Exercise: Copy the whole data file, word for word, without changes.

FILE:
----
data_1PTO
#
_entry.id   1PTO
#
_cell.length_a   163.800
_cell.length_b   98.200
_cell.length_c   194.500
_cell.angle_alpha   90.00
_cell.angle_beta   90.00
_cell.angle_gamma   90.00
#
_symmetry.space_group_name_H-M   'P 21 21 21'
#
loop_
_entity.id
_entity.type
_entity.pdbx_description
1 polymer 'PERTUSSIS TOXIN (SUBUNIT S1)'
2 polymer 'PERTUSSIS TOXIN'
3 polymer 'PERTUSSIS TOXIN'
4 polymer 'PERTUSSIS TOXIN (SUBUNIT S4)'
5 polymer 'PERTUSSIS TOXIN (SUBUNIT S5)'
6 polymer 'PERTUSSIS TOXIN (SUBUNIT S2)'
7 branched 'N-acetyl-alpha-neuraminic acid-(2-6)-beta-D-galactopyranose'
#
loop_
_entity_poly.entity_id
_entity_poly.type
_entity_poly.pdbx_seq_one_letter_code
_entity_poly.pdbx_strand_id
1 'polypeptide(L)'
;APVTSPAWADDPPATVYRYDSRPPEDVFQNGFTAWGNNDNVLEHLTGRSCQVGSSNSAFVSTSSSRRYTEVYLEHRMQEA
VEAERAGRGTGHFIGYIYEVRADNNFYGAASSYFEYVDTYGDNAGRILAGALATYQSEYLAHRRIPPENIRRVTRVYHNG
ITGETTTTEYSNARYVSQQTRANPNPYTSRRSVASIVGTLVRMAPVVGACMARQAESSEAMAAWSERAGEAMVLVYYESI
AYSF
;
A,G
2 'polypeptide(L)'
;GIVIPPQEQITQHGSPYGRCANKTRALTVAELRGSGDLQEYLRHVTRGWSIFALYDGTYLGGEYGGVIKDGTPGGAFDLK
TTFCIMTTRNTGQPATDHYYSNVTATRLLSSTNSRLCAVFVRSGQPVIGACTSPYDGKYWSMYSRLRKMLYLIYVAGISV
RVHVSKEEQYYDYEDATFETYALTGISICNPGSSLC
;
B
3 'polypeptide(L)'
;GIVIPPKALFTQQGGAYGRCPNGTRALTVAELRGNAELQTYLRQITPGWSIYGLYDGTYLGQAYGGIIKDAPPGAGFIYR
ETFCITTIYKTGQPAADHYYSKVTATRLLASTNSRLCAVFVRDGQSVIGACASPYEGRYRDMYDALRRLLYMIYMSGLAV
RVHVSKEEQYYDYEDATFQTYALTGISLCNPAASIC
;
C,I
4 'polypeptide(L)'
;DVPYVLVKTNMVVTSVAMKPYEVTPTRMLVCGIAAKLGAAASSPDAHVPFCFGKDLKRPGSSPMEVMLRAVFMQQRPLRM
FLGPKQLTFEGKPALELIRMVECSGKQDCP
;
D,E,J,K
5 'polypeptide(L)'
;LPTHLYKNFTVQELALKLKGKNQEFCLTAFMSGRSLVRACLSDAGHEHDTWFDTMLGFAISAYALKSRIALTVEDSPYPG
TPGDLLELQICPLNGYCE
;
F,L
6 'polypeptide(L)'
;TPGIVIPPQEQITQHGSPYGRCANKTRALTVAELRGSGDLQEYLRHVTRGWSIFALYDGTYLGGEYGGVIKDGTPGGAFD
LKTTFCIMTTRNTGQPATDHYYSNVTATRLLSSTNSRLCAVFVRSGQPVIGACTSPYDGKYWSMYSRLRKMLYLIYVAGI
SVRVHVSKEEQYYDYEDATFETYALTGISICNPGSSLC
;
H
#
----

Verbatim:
data_1PTO
#
_entry.id   1PTO
#
_cell.length_a   163.800
_cell.length_b   98.200
_cell.length_c   194.500
_cell.angle_alpha   90.00
_cell.angle_beta   90.00
_cell.angle_gamma   90.00
#
_symmetry.space_group_name_H-M   'P 21 21 21'
#
loop_
_entity.id
_entity.type
_entity.pdbx_description
1 polymer 'PERTUSSIS TOXIN (SUBUNIT S1)'
2 polymer 'PERTUSSIS TOXIN'
3 polymer 'PERTUSSIS TOXIN'
4 polymer 'PERTUSSIS TOXIN (SUBUNIT S4)'
5 polymer 'PERTUSSIS TOXIN (SUBUNIT S5)'
6 polymer 'PERTUSSIS TOXIN (SUBUNIT S2)'
7 branched 'N-acetyl-alpha-neuraminic acid-(2-6)-beta-D-galactopyranose'
#
loop_
_entity_poly.entity_id
_entity_poly.type
_entity_poly.pdbx_seq_one_letter_code
_entity_poly.pdbx_strand_id
1 'polypeptide(L)'
;APVTSPAWADDPPATVYRYDSRPPEDVFQNGFTAWGNNDNVLEHLTGRSCQVGSSNSAFVSTSSSRRYTEVYLEHRMQEA
VEAERAGRGTGHFIGYIYEVRADNNFYGAASSYFEYVDTYGDNAGRILAGALATYQSEYLAHRRIPPENIRRVTRVYHNG
ITGETTTTEYSNARYVSQQTRANPNPYTSRRSVASIVGTLVRMAPVVGACMARQAESSEAMAAWSERAGEAMVLVYYESI
AYSF
;
A,G
2 'polypeptide(L)'
;GIVIPPQEQITQHGSPYGRCANKTRALTVAELRGSGDLQEYLRHVTRGWSIFALYDGTYLGGEYGGVIKDGTPGGAFDLK
TTFCIMTTRNTGQPATDHYYSNVTATRLLSSTNSRLCAVFVRSGQPVIGACTSPYDGKYWSMYSRLRKMLYLIYVAGISV
RVHVSKEEQYYDYEDATFETYALTGISICNPGSSLC
;
B
3 'polypeptide(L)'
;GIVIPPKALFTQQGGAYGRCPNGTRALTVAELRGNAELQTYLRQITPGWSIYGLYDGTYLGQAYGGIIKDAPPGAGFIYR
ETFCITTIYKTGQPAADHYYSKVTATRLLASTNSRLCAVFVRDGQSVIGACASPYEGRYRDMYDALRRLLYMIYMSGLAV
RVHVSKEEQYYDYEDATFQTYALTGISLCNPAASIC
;
C,I
4 'polypeptide(L)'
;DVPYVLVKTNMVVTSVAMKPYEVTPTRMLVCGIAAKLGAAASSPDAHVPFCFGKDLKRPGSSPMEVMLRAVFMQQRPLRM
FLGPKQLTFEGKPALELIRMVECSGKQDCP
;
D,E,J,K
5 'polypeptide(L)'
;LPTHLYKNFTVQELALKLKGKNQEFCLTAFMSGRSLVRACLSDAGHEHDTWFDTMLGFAISAYALKSRIALTVEDSPYPG
TPGDLLELQICPLNGYCE
;
F,L
6 'polypeptide(L)'
;TPGIVIPPQEQITQHGSPYGRCANKTRALTVAELRGSGDLQEYLRHVTRGWSIFALYDGTYLGGEYGGVIKDGTPGGAFD
LKTTFCIMTTRNTGQPATDHYYSNVTATRLLSSTNSRLCAVFVRSGQPVIGACTSPYDGKYWSMYSRLRKMLYLIYVAGI
SVRVHVSKEEQYYDYEDATFETYALTGISICNPGSSLC
;
H
#